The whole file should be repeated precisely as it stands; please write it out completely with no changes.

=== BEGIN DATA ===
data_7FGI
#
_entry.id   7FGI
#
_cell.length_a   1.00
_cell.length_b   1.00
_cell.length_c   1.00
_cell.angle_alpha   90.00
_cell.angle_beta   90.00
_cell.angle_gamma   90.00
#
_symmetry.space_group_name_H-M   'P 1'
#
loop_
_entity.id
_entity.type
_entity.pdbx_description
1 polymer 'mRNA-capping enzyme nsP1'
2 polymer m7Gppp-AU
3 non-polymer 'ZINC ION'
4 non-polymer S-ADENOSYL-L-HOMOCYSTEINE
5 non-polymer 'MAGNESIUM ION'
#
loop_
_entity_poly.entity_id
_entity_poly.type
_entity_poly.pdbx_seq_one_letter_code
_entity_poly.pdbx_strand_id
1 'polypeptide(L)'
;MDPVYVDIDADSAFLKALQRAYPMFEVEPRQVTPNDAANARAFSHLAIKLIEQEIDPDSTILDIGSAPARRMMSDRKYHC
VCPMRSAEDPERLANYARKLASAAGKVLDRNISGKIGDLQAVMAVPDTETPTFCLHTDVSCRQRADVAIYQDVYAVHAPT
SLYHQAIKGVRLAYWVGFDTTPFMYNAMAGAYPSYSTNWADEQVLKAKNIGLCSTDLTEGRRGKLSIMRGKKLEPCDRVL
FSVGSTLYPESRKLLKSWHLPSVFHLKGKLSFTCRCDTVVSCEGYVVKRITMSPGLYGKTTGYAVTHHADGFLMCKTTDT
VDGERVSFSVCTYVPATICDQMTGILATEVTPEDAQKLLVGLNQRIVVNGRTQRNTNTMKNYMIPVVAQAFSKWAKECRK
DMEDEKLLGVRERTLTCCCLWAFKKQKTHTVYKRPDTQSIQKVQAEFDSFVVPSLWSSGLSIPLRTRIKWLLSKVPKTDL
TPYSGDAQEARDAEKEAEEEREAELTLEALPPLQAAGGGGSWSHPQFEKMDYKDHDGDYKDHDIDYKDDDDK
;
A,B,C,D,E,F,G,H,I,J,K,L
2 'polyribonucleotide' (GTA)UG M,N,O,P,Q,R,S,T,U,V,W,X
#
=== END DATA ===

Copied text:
data_7FGI
#
_entry.id   7FGI
#
_cell.length_a   1.00
_cell.length_b   1.00
_cell.length_c   1.00
_cell.angle_alpha   90.00
_cell.angle_beta   90.00
_cell.angle_gamma   90.00
#
_symmetry.space_group_name_H-M   'P 1'
#
loop_
_entity.id
_entity.type
_entity.pdbx_description
1 polymer 'mRNA-capping enzyme nsP1'
2 polymer m7Gppp-AU
3 non-polymer 'ZINC ION'
4 non-polymer S-ADENOSYL-L-HOMOCYSTEINE
5 non-polymer 'MAGNESIUM ION'
#
loop_
_entity_poly.entity_id
_entity_poly.type
_entity_poly.pdbx_seq_one_letter_code
_entity_poly.pdbx_strand_id
1 'polypeptide(L)'
;MDPVYVDIDADSAFLKALQRAYPMFEVEPRQVTPNDAANARAFSHLAIKLIEQEIDPDSTILDIGSAPARRMMSDRKYHC
VCPMRSAEDPERLANYARKLASAAGKVLDRNISGKIGDLQAVMAVPDTETPTFCLHTDVSCRQRADVAIYQDVYAVHAPT
SLYHQAIKGVRLAYWVGFDTTPFMYNAMAGAYPSYSTNWADEQVLKAKNIGLCSTDLTEGRRGKLSIMRGKKLEPCDRVL
FSVGSTLYPESRKLLKSWHLPSVFHLKGKLSFTCRCDTVVSCEGYVVKRITMSPGLYGKTTGYAVTHHADGFLMCKTTDT
VDGERVSFSVCTYVPATICDQMTGILATEVTPEDAQKLLVGLNQRIVVNGRTQRNTNTMKNYMIPVVAQAFSKWAKECRK
DMEDEKLLGVRERTLTCCCLWAFKKQKTHTVYKRPDTQSIQKVQAEFDSFVVPSLWSSGLSIPLRTRIKWLLSKVPKTDL
TPYSGDAQEARDAEKEAEEEREAELTLEALPPLQAAGGGGSWSHPQFEKMDYKDHDGDYKDHDIDYKDDDDK
;
A,B,C,D,E,F,G,H,I,J,K,L
2 'polyribonucleotide' (GTA)UG M,N,O,P,Q,R,S,T,U,V,W,X
#